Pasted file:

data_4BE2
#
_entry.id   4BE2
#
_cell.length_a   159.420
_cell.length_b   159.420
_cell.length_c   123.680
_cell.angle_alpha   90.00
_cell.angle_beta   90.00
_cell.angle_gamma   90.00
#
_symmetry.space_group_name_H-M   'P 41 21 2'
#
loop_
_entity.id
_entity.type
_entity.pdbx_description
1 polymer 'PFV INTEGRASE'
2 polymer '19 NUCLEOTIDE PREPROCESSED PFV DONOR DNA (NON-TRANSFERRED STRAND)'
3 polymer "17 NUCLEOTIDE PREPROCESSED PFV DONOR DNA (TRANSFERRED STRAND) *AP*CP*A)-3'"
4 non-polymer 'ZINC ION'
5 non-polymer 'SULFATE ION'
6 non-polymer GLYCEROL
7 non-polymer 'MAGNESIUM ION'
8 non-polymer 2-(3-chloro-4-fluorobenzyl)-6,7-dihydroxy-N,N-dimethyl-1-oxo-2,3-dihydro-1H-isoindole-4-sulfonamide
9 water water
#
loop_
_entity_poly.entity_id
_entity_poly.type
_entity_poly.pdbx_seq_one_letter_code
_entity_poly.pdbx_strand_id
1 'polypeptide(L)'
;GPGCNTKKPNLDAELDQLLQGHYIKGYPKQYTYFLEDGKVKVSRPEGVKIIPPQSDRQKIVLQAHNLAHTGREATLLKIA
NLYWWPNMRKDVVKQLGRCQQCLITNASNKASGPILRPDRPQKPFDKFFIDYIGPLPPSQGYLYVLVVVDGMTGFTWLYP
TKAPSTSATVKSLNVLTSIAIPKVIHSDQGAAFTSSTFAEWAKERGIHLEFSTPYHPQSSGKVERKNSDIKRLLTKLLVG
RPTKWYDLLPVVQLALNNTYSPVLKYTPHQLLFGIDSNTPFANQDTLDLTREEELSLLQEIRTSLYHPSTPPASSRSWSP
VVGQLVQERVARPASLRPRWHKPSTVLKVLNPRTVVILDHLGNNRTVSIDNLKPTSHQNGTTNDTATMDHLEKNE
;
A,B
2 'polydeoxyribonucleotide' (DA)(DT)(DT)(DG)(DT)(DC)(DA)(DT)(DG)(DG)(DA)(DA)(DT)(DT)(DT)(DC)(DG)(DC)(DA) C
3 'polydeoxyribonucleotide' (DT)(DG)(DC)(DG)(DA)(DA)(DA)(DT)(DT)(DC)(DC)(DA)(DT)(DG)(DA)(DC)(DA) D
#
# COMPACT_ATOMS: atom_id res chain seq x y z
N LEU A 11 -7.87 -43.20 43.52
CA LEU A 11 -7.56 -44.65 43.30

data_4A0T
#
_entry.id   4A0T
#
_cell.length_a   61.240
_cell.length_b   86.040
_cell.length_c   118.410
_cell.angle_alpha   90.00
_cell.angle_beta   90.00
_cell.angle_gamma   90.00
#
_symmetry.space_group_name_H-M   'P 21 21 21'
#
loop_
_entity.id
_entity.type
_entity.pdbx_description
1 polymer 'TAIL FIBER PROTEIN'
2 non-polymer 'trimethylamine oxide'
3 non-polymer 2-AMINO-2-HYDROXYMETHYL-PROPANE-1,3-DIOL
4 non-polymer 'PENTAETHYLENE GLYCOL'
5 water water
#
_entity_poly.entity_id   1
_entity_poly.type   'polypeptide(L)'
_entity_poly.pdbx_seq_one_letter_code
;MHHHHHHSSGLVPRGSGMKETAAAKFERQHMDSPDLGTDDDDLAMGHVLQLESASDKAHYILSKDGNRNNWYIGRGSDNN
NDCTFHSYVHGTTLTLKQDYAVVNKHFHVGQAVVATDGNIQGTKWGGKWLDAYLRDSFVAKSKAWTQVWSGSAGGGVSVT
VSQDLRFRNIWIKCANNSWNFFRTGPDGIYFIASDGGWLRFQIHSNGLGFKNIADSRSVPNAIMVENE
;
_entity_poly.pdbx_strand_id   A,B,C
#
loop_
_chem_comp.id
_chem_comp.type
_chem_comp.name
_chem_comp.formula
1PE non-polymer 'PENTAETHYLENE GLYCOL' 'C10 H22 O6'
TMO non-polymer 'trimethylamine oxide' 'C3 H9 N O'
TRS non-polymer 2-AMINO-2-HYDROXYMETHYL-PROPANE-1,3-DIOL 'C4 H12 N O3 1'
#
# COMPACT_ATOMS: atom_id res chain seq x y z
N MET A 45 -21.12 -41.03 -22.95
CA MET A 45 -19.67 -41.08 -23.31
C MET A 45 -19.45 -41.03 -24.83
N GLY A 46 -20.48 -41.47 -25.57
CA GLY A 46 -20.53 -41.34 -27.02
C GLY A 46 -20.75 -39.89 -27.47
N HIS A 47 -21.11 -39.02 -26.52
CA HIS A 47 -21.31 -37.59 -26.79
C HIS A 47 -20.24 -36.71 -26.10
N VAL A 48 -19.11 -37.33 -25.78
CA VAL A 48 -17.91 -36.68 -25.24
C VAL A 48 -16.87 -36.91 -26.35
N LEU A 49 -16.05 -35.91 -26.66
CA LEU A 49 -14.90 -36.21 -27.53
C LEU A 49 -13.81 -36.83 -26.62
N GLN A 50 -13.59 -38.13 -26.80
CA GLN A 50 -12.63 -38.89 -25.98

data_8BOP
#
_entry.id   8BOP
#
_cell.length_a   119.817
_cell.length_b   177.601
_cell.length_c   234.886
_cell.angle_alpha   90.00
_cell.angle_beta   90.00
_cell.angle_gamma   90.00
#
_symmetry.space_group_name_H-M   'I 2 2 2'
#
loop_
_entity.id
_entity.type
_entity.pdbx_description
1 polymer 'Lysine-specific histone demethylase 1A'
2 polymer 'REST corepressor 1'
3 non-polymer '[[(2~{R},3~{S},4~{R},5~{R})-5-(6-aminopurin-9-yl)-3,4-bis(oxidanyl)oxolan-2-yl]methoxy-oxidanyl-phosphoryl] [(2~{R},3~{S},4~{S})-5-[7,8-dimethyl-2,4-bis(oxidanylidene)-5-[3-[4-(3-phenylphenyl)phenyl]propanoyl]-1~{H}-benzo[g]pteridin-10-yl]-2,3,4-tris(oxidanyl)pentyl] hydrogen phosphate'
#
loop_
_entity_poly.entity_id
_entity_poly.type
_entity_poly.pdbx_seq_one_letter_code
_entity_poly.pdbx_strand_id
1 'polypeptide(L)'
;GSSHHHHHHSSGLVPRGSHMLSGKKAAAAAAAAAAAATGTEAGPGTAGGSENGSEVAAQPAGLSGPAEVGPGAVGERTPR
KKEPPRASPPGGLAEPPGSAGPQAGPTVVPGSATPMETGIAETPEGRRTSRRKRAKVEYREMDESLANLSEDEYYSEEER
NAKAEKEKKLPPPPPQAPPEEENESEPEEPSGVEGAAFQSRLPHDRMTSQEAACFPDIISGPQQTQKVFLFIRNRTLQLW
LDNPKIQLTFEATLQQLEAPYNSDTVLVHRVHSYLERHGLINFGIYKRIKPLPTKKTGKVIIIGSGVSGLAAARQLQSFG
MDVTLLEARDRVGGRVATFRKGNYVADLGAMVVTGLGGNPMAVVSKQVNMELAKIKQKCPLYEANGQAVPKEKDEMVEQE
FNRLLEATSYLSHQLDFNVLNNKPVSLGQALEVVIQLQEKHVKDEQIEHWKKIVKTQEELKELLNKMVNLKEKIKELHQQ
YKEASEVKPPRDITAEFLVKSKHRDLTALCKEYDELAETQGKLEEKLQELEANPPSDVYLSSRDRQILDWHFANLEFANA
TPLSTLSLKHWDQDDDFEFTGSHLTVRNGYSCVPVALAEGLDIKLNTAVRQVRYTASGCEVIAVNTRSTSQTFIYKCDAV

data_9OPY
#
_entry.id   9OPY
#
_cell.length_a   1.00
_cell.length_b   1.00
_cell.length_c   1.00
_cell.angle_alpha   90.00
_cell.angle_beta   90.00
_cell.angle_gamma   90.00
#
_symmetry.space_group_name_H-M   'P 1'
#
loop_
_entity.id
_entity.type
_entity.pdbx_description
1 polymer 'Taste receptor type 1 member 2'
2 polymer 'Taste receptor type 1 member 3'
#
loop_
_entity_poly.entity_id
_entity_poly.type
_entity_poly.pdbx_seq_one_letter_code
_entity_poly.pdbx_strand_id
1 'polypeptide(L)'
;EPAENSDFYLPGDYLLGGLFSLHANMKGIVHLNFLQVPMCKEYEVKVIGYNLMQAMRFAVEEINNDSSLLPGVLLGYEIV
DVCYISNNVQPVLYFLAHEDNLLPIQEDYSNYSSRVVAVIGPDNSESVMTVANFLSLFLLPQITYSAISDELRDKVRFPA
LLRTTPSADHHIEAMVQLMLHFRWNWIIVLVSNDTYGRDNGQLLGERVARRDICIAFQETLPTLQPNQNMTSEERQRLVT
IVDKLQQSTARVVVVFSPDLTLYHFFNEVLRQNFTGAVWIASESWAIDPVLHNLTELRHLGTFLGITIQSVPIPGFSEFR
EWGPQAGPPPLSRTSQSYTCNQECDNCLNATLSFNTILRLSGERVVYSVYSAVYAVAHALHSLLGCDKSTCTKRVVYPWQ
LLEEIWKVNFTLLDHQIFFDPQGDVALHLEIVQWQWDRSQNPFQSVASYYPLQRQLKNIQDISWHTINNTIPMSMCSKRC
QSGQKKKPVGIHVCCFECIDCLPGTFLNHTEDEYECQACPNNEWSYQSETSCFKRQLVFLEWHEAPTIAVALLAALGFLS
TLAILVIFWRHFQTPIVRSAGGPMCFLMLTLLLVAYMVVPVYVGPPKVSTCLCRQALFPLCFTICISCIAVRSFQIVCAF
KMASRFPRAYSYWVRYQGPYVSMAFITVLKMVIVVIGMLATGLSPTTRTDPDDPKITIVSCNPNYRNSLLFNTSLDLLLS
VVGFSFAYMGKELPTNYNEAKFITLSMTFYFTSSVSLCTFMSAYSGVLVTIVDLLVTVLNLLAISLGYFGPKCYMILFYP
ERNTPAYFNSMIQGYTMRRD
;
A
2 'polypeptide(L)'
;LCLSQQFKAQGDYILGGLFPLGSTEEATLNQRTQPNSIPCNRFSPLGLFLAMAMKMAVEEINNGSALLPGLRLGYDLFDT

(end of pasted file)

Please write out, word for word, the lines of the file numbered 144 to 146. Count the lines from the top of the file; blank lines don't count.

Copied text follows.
#
_cell.length_a   1.00
_cell.length_b   1.00